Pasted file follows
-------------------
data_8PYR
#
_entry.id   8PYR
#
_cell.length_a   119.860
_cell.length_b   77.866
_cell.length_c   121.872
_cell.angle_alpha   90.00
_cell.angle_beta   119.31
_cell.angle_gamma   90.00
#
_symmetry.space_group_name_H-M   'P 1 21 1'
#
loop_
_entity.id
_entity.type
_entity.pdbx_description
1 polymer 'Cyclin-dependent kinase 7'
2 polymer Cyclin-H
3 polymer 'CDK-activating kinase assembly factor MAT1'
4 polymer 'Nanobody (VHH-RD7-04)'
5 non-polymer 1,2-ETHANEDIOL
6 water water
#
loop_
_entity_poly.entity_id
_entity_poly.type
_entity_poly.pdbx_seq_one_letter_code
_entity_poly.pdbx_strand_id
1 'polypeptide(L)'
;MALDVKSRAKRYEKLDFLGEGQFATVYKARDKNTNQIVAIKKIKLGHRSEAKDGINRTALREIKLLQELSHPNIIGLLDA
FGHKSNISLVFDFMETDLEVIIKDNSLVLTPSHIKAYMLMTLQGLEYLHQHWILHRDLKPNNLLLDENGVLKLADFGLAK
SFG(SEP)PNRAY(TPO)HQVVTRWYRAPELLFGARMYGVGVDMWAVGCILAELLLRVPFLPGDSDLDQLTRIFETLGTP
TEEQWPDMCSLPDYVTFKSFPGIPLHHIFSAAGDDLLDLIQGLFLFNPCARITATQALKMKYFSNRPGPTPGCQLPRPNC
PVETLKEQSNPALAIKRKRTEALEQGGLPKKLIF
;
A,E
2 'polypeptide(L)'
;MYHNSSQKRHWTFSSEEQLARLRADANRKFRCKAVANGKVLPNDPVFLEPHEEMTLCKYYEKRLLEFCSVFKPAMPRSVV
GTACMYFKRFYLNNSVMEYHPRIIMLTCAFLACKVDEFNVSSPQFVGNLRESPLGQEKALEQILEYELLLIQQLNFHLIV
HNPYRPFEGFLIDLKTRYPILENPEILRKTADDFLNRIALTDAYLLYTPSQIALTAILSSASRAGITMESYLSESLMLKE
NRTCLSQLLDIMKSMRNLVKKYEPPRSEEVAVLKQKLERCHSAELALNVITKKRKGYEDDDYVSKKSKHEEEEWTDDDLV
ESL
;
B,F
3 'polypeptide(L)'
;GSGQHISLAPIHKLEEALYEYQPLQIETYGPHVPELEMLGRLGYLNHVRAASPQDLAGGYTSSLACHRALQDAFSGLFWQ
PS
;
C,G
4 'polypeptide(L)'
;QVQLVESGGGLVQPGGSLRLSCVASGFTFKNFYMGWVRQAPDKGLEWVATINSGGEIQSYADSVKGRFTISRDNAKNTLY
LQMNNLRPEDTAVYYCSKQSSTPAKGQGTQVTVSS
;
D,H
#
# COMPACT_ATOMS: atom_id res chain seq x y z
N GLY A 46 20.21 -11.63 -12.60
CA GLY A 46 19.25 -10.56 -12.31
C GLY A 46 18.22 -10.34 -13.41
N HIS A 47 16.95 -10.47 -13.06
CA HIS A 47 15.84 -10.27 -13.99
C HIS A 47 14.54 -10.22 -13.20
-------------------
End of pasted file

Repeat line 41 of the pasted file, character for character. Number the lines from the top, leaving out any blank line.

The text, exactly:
HNPYRPFEGFLIDLKTRYPILENPEILRKTADDFLNRIALTDAYLLYTPSQIALTAILSSASRAGITMESYLSESLMLKE